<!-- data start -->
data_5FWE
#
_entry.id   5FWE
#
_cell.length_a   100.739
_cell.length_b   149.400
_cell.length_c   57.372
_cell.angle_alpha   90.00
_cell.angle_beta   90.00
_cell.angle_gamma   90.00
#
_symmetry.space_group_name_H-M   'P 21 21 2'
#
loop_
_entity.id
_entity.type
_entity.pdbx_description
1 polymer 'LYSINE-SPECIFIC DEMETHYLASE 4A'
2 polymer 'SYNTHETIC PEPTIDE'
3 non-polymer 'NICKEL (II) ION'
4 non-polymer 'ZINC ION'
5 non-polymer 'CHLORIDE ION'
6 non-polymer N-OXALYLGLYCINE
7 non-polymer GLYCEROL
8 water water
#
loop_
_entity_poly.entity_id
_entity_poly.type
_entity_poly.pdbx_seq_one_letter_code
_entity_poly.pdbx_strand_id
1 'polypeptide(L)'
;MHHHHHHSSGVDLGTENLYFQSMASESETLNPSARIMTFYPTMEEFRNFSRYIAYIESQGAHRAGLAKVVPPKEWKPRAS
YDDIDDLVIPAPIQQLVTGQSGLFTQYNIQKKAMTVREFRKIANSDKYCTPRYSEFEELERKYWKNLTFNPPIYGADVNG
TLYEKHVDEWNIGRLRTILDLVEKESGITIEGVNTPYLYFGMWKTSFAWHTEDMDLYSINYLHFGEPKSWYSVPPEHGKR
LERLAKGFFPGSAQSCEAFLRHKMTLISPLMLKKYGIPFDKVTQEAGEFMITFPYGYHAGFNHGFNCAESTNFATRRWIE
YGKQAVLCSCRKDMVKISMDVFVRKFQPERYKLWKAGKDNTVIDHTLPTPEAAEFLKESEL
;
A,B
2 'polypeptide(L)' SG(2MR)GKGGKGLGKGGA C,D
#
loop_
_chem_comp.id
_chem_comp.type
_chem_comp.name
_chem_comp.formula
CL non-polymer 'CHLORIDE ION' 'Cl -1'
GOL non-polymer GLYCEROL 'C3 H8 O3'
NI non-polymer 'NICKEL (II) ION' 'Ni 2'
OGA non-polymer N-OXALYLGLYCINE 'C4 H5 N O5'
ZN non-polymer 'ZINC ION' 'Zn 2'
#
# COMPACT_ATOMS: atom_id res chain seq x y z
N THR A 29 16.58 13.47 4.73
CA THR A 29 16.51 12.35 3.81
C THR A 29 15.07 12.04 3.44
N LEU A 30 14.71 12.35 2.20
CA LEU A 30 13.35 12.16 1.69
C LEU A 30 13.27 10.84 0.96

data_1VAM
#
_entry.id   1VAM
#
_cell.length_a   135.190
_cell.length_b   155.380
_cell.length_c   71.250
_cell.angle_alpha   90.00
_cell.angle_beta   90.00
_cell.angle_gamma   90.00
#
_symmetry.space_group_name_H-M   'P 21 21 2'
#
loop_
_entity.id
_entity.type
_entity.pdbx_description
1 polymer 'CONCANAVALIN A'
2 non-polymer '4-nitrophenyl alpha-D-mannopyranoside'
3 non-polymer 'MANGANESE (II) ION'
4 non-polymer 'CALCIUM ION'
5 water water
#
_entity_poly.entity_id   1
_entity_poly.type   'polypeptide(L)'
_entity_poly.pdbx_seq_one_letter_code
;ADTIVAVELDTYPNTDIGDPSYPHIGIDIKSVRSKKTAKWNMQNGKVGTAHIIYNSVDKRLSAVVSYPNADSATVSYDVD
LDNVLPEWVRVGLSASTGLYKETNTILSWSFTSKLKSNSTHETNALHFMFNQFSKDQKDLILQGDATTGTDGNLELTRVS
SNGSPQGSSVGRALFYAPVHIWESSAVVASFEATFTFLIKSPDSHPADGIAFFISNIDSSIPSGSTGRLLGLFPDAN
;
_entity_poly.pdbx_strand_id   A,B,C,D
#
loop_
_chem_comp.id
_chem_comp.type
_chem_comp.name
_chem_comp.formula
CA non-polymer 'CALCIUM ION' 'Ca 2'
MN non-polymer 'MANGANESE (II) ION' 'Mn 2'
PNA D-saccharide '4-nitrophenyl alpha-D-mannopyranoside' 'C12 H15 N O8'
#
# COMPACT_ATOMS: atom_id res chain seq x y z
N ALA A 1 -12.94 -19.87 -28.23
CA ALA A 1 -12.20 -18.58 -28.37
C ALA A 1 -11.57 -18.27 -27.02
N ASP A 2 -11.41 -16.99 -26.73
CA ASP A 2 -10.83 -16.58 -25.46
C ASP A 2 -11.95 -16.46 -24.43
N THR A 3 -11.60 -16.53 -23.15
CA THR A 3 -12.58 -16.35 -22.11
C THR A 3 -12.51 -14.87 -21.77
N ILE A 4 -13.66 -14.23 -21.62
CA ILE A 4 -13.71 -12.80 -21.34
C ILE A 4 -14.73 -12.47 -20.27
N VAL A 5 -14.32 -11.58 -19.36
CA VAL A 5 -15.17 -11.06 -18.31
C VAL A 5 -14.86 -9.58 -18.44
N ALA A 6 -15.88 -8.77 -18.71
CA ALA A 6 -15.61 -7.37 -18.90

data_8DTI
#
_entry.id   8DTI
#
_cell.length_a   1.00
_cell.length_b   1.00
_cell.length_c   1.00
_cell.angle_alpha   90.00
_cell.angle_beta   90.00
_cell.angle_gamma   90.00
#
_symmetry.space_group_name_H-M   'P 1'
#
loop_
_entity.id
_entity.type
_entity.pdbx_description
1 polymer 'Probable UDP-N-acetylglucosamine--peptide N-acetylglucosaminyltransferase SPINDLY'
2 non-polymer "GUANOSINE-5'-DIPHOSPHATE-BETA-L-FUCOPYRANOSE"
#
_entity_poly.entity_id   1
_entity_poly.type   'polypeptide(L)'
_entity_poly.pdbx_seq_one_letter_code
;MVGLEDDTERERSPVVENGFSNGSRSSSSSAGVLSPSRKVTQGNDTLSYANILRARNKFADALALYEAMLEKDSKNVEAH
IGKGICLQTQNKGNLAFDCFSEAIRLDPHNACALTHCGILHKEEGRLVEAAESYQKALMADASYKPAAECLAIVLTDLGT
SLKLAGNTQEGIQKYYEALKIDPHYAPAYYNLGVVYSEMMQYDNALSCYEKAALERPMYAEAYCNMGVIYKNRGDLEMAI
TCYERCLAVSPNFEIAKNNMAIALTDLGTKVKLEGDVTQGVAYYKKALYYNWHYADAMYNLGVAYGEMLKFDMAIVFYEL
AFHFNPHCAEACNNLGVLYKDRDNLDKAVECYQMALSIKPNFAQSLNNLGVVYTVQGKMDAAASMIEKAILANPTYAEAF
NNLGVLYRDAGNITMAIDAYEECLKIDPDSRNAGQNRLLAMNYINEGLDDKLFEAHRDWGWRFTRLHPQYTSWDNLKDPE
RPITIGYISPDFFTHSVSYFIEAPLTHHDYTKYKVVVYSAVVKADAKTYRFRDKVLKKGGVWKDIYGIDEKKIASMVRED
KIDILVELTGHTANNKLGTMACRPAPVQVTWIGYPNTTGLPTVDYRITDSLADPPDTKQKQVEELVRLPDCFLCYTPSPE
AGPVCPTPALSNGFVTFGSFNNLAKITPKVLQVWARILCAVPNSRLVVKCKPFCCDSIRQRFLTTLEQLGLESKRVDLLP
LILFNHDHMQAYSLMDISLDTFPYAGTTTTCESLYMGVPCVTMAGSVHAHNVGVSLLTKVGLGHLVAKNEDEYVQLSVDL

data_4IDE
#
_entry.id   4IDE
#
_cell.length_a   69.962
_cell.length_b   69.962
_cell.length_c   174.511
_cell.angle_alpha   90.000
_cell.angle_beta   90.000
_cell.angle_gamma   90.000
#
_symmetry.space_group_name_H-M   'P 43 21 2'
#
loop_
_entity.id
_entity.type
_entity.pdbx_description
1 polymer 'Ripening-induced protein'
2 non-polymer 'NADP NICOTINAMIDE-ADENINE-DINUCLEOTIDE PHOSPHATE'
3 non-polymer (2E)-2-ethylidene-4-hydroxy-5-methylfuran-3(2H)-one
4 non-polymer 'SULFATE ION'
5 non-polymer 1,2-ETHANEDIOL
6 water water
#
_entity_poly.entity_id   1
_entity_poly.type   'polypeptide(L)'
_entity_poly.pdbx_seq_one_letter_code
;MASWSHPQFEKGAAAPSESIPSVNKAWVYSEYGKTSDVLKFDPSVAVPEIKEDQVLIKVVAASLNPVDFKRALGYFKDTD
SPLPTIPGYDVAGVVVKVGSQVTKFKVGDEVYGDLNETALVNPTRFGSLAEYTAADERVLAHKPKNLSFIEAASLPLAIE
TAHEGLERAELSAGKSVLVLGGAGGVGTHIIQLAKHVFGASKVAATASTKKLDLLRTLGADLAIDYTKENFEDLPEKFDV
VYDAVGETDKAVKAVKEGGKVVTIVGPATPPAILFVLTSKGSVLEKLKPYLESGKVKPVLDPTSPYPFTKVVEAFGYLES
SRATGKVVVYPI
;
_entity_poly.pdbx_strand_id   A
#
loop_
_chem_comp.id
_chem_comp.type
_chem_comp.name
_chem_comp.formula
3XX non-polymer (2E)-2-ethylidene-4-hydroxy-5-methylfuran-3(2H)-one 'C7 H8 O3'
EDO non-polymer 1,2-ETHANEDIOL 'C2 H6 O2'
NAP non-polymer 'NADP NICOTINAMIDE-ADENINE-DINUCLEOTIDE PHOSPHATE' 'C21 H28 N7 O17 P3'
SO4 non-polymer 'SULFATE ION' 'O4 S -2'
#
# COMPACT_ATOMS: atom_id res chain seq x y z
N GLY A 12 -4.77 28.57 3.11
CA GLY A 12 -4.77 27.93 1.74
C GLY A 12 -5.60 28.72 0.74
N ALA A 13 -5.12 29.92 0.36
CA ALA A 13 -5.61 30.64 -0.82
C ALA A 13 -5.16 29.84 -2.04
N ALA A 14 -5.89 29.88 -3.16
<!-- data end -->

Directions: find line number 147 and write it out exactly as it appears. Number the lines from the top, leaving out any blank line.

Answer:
NNLGVLYRDAGNITMAIDAYEECLKIDPDSRNAGQNRLLAMNYINEGLDDKLFEAHRDWGWRFTRLHPQYTSWDNLKDPE